Brenda Martinez, a 19-year-old community college student, thinks the government should help immigrant students more. Donald Huffman is worried about turning 50 next week with no work available because the federal government is delaying the pipelines he usually helps build. Binod Neupane, who just moved to Texas to research alternative fuels, wants action on climate change.
The three Texas voters have little in common politically other than one thing — none considers voting and election reform, the issue that has dominated partisan debate this year, a top priority.
As politicians from Austin to Washington battle over the practical aspects of how to run elections — clashing over details such as polling booth hours and the number of ballot drop boxes per county — many voters are disconnected from the fight. A passionate base of voters and activists on both sides may be intensely dialed in on the issue, but a disengaged middle is baffled at the attention.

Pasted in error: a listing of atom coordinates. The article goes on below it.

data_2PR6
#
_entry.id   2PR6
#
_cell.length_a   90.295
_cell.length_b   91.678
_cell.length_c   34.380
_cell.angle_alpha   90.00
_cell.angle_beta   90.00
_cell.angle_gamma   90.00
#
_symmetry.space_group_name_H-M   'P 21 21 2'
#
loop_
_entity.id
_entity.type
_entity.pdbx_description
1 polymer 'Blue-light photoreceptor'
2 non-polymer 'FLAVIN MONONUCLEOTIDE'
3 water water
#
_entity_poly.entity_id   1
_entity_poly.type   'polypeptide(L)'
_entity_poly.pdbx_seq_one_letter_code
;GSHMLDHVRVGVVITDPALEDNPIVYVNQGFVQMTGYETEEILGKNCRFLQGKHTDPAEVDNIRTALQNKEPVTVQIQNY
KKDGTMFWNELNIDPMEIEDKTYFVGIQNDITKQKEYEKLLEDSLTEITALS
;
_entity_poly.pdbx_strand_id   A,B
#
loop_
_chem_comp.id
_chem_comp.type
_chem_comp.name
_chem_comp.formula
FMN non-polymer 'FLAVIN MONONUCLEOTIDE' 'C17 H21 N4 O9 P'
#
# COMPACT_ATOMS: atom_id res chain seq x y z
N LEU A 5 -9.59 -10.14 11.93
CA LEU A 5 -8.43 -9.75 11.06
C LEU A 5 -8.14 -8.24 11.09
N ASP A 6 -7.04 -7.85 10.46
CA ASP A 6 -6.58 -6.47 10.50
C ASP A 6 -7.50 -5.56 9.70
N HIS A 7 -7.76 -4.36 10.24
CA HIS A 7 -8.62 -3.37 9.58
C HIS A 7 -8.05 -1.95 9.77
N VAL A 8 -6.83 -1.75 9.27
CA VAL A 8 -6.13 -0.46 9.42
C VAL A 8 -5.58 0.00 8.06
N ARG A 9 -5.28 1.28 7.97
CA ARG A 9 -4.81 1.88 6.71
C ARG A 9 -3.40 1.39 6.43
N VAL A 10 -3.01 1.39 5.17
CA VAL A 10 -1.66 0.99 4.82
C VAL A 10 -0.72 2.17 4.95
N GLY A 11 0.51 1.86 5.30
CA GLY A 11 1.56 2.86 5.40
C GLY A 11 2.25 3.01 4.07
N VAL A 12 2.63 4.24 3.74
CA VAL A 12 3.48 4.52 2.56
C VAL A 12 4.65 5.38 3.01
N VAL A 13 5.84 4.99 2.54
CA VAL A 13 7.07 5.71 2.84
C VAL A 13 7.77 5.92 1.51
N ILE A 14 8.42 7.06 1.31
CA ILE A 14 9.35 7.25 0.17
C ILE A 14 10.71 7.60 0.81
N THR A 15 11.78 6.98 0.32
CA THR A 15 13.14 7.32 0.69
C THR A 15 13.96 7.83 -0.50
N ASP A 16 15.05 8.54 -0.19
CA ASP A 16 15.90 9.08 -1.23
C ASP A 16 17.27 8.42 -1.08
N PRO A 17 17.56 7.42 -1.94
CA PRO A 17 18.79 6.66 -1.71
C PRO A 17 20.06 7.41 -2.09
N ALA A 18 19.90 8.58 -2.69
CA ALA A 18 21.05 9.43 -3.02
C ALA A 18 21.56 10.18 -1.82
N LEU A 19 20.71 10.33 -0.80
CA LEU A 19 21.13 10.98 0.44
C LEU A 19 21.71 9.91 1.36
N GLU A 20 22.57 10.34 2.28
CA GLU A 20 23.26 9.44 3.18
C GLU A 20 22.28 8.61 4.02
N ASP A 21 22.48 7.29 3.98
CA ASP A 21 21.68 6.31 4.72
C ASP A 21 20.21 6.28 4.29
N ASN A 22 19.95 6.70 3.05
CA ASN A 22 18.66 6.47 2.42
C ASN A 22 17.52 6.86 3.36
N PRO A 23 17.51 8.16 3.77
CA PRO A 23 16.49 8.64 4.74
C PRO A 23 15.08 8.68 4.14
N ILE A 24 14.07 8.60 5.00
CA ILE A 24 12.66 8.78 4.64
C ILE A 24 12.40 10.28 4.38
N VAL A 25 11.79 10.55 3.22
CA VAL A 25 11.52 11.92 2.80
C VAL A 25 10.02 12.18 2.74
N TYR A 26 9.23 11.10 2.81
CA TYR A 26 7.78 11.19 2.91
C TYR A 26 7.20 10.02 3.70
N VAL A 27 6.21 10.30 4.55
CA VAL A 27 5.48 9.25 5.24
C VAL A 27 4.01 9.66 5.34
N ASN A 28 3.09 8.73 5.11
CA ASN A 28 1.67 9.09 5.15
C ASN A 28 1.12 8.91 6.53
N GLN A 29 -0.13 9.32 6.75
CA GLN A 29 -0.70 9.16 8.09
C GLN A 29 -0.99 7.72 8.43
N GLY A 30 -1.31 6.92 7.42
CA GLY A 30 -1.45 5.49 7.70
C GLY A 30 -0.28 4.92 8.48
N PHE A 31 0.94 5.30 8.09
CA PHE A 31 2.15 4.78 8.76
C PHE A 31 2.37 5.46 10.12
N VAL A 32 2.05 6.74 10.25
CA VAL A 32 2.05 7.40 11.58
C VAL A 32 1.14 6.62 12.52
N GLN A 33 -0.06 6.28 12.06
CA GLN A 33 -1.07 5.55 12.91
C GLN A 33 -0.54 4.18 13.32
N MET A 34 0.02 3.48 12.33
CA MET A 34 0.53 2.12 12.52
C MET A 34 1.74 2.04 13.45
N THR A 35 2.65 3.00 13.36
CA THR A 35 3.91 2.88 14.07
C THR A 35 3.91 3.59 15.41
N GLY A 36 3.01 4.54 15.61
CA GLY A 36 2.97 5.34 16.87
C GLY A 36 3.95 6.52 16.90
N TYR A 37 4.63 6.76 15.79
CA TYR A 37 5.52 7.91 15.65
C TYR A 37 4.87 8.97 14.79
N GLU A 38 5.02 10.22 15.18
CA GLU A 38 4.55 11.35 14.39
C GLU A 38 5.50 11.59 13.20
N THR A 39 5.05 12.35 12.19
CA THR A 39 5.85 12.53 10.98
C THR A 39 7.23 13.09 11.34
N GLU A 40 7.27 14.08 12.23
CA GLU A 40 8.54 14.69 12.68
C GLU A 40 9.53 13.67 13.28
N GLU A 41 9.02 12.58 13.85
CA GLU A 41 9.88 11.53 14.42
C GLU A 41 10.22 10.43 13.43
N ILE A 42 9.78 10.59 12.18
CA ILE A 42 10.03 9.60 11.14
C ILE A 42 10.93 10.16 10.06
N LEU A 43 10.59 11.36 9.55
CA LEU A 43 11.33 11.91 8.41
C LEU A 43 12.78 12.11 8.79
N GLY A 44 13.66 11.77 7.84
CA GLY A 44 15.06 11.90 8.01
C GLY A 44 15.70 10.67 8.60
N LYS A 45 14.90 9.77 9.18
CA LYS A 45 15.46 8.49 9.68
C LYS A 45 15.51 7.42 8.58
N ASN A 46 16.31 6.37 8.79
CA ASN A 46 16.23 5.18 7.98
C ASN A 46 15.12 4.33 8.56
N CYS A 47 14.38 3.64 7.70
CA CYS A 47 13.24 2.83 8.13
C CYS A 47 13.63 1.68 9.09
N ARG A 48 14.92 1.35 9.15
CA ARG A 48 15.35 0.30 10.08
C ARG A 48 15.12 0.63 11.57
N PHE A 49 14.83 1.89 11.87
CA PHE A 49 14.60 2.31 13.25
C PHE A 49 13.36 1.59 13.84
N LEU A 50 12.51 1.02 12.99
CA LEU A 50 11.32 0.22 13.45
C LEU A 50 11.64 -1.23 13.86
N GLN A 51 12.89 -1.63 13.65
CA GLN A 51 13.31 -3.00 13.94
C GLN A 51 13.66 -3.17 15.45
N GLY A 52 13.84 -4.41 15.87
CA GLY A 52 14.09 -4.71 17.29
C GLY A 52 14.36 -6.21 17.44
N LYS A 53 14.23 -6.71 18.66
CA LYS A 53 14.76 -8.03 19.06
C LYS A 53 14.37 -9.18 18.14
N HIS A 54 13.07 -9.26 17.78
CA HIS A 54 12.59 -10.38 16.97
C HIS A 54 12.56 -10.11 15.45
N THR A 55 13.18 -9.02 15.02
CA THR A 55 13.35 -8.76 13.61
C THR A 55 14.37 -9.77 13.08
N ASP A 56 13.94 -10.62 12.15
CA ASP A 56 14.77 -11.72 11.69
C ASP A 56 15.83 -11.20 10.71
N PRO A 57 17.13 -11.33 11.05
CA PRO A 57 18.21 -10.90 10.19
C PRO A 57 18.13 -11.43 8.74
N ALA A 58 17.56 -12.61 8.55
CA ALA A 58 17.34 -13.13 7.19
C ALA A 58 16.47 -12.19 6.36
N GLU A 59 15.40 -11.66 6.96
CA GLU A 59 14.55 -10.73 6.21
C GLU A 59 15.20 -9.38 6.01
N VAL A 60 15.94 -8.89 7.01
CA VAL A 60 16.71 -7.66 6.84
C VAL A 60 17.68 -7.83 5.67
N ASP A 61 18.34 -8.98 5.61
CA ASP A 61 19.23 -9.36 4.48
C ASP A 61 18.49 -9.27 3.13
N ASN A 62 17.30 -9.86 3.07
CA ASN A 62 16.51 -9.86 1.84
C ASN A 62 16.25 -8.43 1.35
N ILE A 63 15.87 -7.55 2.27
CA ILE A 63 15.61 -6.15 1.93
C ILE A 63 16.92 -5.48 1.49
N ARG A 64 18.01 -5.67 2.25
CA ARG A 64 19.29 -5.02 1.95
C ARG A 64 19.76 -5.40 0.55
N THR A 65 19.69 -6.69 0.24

“Unemployment, climate change — this stuff should be on the top of the list, not the voting thing,” said Neupane, 34.
That disconnect is now the challenge before Democrats, who are trying to marshal public support for federal legislation that would thwart a series of new state laws tightening election procedures. With rallies, ads, White House events and a certain-to-fail vote in the Senate next week, Democrats are aiming to fire up their voters around the issue, hoping their passions hold through next year’s midterms.